Illustrating the important aspects of tensor calculus, and highlighting its most practical features, Physical Components of Tensors presents an authoritative and complete explanation of tensor calculus that is based on transformations of bases of vector spaces rather than on transformations of coordinates. Written with graduate students, professors, and researchers in the areas of elasticity and shell theories in mind, this text focuses on the physical and nonholonomic components of tensors and applies them to the theories. It establishes a theory of physical and anholonomic components of tensors and applies the theory of dimensional analysis to tensors and (anholonomic) connections. This theory shows the relationship and compatibility among several existing definitions of physical components of tensors when referred to nonorthogonal coordinates. The book assumes a basic knowledge of linear algebra and elementary calculus, but revisits these subjects and introduces the mathematical backgrounds for the theory in the first three chapters. In addition, all field equations are also given in physical components as well.
Comprised of five chapters, this noteworthy text:
- Deals with the basic concepts of linear algebra, introducing the vector spaces and the further structures imposed on them by the notions of inner products, norms, and metrics
- Focuses on the main algebraic operations for vectors and tensors and also on the notions of duality, tensor products, and component representation of tensors
- Presents the classical tensor calculus that functions as the advanced prerequisite for the development of subsequent chapters
- Provides the theory of physical and anholonomic components of tensors by associating them to the spaces of linear transformations and of tensor products and advances two applications of this theory
Physical Components of Tensorscontains a comprehensive account of tensor calculus, and is an essential reference for graduate students or engineers concerned with solid and structural mechanics.
Table of Contents
Finite-Dimensional Vector Spaces. Vector and Tensor Algebras. Tensor Calculus. Physical and Anholonomic Components of Tensors. Deformation of Continuous Media. Bibliography. Index.
Wolf Altman obtained his Ph.D. from Stanford University in 1966. His dissertation was published in the Journal of IABSE and became a classic. Professor Altman is an engineering educator and researcher with experience as a consultant in structural mechanics in general and in the City Hall of Sao Caetano do Sul. His research endeavors, which include over 60 articles in international journals, have been mainly on weak variational formulations, including the effects of conservative and nonconservative loads on beams, plates and shells, and on physical and nonholonomic components of tensors with application to the theory of elasticity and shells.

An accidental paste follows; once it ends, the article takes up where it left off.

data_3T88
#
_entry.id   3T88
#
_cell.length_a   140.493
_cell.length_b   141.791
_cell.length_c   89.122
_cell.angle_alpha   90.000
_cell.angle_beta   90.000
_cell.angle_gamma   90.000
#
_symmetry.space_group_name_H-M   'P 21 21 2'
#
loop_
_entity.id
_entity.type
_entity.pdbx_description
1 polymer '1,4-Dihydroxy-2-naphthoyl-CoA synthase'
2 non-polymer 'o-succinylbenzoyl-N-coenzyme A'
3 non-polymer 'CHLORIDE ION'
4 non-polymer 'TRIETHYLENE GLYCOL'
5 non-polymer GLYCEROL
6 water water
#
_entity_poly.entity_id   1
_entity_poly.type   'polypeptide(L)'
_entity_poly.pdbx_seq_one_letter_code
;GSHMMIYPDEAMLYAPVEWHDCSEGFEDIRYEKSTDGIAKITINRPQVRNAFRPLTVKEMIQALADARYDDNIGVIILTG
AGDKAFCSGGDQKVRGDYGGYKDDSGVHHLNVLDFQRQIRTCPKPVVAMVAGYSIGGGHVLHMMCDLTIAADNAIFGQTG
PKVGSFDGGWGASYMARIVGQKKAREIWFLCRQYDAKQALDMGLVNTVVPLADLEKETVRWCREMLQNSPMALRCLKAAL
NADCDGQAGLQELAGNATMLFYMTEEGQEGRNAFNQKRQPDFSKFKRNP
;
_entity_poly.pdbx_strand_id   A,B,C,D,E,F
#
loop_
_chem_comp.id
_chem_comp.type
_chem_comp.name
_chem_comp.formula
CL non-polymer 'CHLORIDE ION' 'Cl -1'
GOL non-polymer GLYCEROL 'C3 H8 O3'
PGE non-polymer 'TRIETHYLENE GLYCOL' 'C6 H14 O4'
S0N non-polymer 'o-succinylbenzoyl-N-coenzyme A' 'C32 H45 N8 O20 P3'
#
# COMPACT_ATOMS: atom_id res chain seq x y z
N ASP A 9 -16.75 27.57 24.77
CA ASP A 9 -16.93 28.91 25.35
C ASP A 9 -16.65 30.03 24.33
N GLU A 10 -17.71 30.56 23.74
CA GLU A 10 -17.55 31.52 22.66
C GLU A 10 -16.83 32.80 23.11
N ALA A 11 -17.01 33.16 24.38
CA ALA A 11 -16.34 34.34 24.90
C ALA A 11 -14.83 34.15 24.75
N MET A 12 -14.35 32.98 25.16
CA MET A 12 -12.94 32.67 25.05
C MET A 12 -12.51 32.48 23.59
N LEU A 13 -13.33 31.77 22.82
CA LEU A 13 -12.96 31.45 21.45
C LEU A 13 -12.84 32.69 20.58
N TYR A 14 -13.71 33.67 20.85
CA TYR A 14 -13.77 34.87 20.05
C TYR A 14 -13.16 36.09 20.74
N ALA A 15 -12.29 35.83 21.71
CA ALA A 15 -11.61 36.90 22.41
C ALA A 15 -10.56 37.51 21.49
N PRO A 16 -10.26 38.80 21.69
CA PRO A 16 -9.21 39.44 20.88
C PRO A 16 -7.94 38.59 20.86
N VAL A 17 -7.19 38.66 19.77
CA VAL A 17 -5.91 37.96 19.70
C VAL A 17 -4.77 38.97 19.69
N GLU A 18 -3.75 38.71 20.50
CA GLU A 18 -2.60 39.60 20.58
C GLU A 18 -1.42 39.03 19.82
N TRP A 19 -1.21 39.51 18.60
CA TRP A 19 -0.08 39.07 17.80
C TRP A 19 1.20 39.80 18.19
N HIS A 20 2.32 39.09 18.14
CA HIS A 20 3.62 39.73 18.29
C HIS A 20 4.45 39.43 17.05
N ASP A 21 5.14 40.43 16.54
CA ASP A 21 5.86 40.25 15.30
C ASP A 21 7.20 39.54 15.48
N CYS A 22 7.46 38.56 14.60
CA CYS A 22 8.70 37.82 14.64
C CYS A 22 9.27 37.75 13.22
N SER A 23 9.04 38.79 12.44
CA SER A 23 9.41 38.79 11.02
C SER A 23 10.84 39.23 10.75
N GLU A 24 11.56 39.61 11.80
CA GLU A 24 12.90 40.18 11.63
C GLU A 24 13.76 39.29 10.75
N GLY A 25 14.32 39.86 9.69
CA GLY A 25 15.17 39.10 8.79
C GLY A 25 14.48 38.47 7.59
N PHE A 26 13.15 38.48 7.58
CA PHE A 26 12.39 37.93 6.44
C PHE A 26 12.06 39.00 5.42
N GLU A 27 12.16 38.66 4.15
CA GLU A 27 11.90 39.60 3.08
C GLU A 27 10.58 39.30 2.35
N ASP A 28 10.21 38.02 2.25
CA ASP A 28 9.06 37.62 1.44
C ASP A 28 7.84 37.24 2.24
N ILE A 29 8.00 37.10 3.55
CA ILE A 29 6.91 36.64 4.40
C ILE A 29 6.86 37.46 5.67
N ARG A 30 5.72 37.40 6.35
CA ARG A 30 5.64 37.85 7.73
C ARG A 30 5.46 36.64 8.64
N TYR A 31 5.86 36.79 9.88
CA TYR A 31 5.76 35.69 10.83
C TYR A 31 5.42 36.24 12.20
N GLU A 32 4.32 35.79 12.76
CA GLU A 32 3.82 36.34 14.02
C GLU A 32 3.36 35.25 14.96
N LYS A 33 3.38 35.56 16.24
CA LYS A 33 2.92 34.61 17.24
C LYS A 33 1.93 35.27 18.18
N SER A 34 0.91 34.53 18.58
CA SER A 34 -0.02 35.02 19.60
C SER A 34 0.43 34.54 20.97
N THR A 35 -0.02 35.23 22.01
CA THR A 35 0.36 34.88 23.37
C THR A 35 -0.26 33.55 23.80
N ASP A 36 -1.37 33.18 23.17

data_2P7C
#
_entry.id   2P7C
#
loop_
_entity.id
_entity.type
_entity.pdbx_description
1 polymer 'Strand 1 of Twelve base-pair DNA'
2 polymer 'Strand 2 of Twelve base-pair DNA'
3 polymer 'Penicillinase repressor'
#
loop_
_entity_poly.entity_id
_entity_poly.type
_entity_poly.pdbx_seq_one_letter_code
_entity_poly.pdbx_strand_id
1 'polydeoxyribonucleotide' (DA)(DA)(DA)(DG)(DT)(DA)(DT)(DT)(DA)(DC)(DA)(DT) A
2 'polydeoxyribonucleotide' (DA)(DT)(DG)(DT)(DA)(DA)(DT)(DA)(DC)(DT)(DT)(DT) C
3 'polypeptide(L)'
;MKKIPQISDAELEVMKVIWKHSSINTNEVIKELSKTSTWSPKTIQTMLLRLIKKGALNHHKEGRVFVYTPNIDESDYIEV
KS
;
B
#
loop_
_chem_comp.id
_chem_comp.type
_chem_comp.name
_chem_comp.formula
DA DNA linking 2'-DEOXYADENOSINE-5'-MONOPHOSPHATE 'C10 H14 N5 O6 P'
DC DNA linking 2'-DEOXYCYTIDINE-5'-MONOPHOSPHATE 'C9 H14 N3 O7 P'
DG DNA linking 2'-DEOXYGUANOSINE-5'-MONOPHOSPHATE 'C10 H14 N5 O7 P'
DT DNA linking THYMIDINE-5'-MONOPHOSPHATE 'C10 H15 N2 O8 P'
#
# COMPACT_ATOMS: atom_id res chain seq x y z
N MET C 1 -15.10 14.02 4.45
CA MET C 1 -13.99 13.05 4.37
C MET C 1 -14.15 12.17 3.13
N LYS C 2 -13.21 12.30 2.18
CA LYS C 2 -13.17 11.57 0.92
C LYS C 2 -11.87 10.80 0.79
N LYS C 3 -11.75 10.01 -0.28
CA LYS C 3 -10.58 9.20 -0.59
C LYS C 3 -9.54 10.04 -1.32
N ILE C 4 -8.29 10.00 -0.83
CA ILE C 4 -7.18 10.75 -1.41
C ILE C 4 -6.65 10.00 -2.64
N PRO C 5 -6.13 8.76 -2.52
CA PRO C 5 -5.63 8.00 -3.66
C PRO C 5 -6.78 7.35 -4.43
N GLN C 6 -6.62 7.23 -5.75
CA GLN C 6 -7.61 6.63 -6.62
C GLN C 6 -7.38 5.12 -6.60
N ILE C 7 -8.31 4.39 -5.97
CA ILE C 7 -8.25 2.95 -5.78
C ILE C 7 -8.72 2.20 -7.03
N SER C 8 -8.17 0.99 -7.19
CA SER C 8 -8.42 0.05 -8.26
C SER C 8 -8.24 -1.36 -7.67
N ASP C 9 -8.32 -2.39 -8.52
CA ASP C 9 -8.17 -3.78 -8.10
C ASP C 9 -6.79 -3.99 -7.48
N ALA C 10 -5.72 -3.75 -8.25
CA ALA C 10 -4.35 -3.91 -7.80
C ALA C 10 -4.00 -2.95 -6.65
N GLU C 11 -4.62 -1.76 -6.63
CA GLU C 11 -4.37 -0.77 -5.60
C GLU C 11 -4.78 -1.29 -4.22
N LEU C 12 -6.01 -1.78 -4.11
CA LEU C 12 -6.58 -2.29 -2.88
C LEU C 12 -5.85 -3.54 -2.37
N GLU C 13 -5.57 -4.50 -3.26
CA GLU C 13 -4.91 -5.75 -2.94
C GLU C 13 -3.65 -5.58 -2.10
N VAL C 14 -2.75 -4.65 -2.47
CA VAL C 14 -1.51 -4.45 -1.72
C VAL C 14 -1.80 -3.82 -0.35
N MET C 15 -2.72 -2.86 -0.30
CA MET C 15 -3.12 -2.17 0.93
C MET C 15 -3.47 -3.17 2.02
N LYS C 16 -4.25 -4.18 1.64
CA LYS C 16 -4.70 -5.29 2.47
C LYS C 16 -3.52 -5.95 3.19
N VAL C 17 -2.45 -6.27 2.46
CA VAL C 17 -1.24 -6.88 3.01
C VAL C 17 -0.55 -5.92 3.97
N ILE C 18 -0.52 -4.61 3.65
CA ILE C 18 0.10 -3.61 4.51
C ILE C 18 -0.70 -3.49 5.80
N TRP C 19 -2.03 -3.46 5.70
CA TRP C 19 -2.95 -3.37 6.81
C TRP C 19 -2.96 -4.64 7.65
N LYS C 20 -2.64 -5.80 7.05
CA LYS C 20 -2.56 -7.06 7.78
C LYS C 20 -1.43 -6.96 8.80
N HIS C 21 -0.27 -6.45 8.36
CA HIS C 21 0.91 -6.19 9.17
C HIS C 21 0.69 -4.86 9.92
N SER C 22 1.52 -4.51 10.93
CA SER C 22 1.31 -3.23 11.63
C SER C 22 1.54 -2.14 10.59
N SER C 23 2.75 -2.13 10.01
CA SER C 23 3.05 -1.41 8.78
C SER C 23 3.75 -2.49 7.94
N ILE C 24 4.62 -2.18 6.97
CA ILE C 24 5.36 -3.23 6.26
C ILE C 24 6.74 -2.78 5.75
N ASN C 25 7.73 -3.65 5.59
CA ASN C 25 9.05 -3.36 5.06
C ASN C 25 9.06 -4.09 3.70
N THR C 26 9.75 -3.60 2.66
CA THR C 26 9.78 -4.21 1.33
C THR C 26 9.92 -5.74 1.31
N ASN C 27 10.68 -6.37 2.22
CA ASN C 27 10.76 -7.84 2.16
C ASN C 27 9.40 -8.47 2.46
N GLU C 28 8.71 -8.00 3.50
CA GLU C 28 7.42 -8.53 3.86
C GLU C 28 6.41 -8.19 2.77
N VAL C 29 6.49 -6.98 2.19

Antonio Marmo De Oliveiraearned his doctorate at the Instituto Tecnologico de Aeronautica in 1977. He was full professor at Instituto Tecnologico de Aeronautica and University of Taubate until his retirement. He performed research in the broad fields of mechanics, applied mathematics, and engineering science, and he has published nine books and over 50 articles in journals and magazines and 300 chronicles in Taubate's newspapers. He was awarded the 1966 Esso Prize of Sciences and some commendations in Taubate city, where he was the head of the university during 2000-2002. He currently works as a consultant for reinforced industrial plastics.
"This book provides a clear explanation of the mathematical properties of tensors, from a physical perspective. The book is rigorous and concise, yet easy to read and very accessible. The reader will enjoy the wide variety of examples and exercises with solution, which make the book very pedagogical. I believe this can be a very useful book for anyone interested in learning about the mathematics of tensors, no matter the field of study or research. I would definitely like to have this book on my shelf, and use it as a reference in my own lectures."
—Román Orús, Institut für Physik, Johannes Gutenberg-Universität